E.R. RAMACHANDRAN writes: As the cricket ball swings or spins towards slip and gully after leaving the bowler’s hand, every batsman with a coaching manual in his kit either prepares to shoulder arms and let it go past to the wicketkeeper, or cut and drive it in the direction of cover and cover-point.
Alone among modern batsmen, Vangipurappu Venkata Sai Laxman aka V.V.S. Laxman, had the unique gift to whip it to exactly the opposite direction—between squareleg and midwicket—as spectators and viewers ooh-ed and aah-ed while the bowler and fielders suddenly adjusted their field of vision.
Verily, he was, in a manner of speaking, the world’s greatest leg-break “batsman”, those supper wrists turning anti-clockwise as a matter of course.
If Hyderabad was famous for its biryani, so was it for V.V.S. Laxman’s silken grace while he was at the crease.
He lacked Rahul Dravid’s concentration, Sachin Tendulkar’s power and Virender Sehwag‘s devil-may care approach, but each time when the team was in dire stress he delivered. And how!
Granting every batsman will have to pack up and go one day, what made VVS the special player that he became, a legend in his own way?
# Laxman had supreme confidence in his ability for he become the ‘Rescue Man’ time and again. He revelled in adverse and completely hopeless situations like the one in Eden Gardens in 2001. The tougher the opponent, the tougher the situation, it was more or less certain Laxman would deliver.
Australians by nature are tough as nails and never give an inch. It is this ability to take them on his terms that they came to admire in Laxman immensely. In him, they saw one of their own. That is why his 281 after being put to follow-on will rank one of the finest ever seen in Test cricket.
# Laxman had to do the recue act most of the times with lower-order batsmen and more often with tail-enders. He gave them the confidence and it is in his company some astonishing draw or victories that have been achieved.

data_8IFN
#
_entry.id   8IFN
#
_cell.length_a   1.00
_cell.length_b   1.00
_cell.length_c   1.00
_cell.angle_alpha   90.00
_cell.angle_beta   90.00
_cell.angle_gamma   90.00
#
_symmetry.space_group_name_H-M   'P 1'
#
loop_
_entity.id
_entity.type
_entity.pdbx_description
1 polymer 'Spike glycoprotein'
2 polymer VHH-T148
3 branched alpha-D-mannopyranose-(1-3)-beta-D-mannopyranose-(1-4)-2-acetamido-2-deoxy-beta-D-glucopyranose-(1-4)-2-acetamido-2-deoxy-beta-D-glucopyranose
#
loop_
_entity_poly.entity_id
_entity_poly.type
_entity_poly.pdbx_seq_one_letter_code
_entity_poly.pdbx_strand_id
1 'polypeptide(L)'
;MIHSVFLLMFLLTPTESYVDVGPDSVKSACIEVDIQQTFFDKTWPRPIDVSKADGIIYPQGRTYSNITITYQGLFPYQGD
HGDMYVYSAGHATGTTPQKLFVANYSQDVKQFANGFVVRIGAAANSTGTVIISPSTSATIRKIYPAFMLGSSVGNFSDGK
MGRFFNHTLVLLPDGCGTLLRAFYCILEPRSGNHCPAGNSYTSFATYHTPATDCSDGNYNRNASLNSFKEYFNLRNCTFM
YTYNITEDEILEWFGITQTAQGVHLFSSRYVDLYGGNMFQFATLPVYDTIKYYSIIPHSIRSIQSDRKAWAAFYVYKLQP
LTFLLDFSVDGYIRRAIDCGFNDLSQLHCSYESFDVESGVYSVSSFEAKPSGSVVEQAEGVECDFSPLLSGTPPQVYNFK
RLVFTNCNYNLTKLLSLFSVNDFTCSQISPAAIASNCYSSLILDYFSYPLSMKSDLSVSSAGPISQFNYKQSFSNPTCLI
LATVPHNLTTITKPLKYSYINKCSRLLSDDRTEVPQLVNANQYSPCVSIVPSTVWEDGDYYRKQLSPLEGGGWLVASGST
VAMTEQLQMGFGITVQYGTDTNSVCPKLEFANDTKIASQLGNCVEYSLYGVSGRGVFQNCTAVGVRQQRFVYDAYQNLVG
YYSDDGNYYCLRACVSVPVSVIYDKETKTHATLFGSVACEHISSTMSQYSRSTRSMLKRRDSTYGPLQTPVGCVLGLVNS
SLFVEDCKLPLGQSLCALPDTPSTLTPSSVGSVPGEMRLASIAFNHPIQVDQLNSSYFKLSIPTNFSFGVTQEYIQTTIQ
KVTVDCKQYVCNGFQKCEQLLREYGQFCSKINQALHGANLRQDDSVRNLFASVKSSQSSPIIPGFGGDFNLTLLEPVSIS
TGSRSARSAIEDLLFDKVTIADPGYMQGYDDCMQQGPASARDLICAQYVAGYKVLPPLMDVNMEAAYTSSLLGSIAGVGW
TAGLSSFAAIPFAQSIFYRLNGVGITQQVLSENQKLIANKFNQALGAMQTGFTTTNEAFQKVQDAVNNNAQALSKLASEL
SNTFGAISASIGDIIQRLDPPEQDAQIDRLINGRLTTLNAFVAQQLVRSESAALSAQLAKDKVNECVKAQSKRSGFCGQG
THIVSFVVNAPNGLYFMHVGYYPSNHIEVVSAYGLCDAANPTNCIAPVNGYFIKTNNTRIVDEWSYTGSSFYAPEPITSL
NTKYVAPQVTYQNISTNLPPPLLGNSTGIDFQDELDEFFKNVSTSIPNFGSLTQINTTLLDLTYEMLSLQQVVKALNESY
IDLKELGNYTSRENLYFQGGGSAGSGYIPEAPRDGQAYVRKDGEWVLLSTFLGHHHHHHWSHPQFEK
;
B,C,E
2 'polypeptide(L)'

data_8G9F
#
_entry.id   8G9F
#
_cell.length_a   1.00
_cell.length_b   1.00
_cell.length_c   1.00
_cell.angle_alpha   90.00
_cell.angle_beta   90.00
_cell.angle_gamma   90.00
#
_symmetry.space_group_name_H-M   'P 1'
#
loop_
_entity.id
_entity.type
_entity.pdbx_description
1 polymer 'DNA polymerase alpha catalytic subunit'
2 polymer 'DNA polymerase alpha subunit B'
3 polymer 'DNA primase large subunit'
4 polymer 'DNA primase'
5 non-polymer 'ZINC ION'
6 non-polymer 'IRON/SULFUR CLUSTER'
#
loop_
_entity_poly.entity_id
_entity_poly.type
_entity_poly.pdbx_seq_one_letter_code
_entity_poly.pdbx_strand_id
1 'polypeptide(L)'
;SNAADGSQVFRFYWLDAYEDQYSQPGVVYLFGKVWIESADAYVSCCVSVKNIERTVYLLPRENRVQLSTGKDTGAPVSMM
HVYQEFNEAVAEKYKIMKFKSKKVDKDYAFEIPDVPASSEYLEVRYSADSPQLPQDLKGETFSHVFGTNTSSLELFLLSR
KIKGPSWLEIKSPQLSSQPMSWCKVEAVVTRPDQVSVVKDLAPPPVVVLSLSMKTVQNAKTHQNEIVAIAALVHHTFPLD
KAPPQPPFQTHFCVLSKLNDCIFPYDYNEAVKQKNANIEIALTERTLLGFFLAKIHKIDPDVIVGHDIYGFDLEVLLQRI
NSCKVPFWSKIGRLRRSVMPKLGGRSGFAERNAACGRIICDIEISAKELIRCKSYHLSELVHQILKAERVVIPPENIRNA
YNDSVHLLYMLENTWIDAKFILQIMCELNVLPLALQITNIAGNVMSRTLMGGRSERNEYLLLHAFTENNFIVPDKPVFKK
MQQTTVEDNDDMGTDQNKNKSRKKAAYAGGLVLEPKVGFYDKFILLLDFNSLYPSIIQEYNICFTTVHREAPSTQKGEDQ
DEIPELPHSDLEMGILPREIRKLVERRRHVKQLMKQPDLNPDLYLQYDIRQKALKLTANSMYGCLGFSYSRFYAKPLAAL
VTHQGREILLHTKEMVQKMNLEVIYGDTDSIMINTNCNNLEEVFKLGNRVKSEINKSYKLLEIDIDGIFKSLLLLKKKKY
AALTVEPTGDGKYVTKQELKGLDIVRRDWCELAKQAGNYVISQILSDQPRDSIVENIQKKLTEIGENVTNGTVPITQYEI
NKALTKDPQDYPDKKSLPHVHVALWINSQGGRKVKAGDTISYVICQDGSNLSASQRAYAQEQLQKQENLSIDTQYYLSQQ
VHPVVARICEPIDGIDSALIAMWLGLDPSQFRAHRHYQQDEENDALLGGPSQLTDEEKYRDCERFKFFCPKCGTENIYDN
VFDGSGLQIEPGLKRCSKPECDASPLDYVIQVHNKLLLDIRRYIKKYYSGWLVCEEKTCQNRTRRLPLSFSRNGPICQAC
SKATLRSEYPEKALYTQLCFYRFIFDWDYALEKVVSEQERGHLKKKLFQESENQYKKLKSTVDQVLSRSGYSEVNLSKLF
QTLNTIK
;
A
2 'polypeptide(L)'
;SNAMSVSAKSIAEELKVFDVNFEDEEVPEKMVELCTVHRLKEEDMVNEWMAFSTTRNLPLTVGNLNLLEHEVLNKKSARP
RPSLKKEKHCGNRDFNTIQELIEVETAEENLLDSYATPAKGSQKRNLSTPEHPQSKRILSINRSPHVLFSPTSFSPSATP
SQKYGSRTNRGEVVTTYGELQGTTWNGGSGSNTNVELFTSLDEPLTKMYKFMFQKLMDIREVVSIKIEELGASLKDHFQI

Ishant Sharma, Pragyan Ojha, Zaheer Khan, Anil Kumble all brought famous wins with Laxman at the other end battling the opposition and also battling his perennial back ache.
# Laxman ‘s batting was sheer poetry in motion. You could see Keats and Shelley guiding with him when he was on a song. Even when India was losing a match in Australaia, his 167 littered with boundaries, made the Aussies feel they had lost the match.
# Laxman right from his Ranji Trophy days had the habit of chalking up triple centuries in quick time. He never occupied crease for the sake of it, never doddered around eighties looking for the hundred, never clobbered a cricket ball. Yet runs came in quick time, sheer timing and placements doing the job.
# Laxman after Dravid was the best slip fielder in the side. Most of our fast bowlers had a reason to be thankful as they knew they had safe pair of hands in second slips waiting for the snicks.
Nobody will ever know why such a one-man rescue team, who represented India for 17 years was ignored when it came to the World Cup. Their reasoning was he was far too slow. Those who are singing hosannas of him today themselves saw to him he was dropped from side in favour of Dinesh Mongia.
He had a poor tour in England and Australia but so did almost the entire team save Dravid in England. The so-called one-day experts hardly measure up to exacting standards of Test cricket and it would have been wiser to have Laxman around to guide the youngsters at least in the home series.
What made Laxman who was selected to play against New Zealand and who should have played against Australia and England at home suddenly announce his retirement? Did Krishnamachari Srikkanth tell him he was required for only series against New Zealand?
Did any of the cricketer turned commentators question his usefulness to the team anymore?
Why did Laxman decide not to play even in front of his home crowd in Hyderabad and quit in a huff?
We will never know.
Now it looks like it was a farewell match he played in Mysore when he scored 169 just 10 days back while playing in Shafi Darashah Tournament for Hyderabad against Karnataka.
Good bye, VVS. You brought that rare grace and charm that could have only come from the land of Jaisimha and Azhar. The days of wristy flicks are over in Indian cricket.
Also read: India’s greatest match winning batsman is…
Not bones, he has ball bearings in his wrists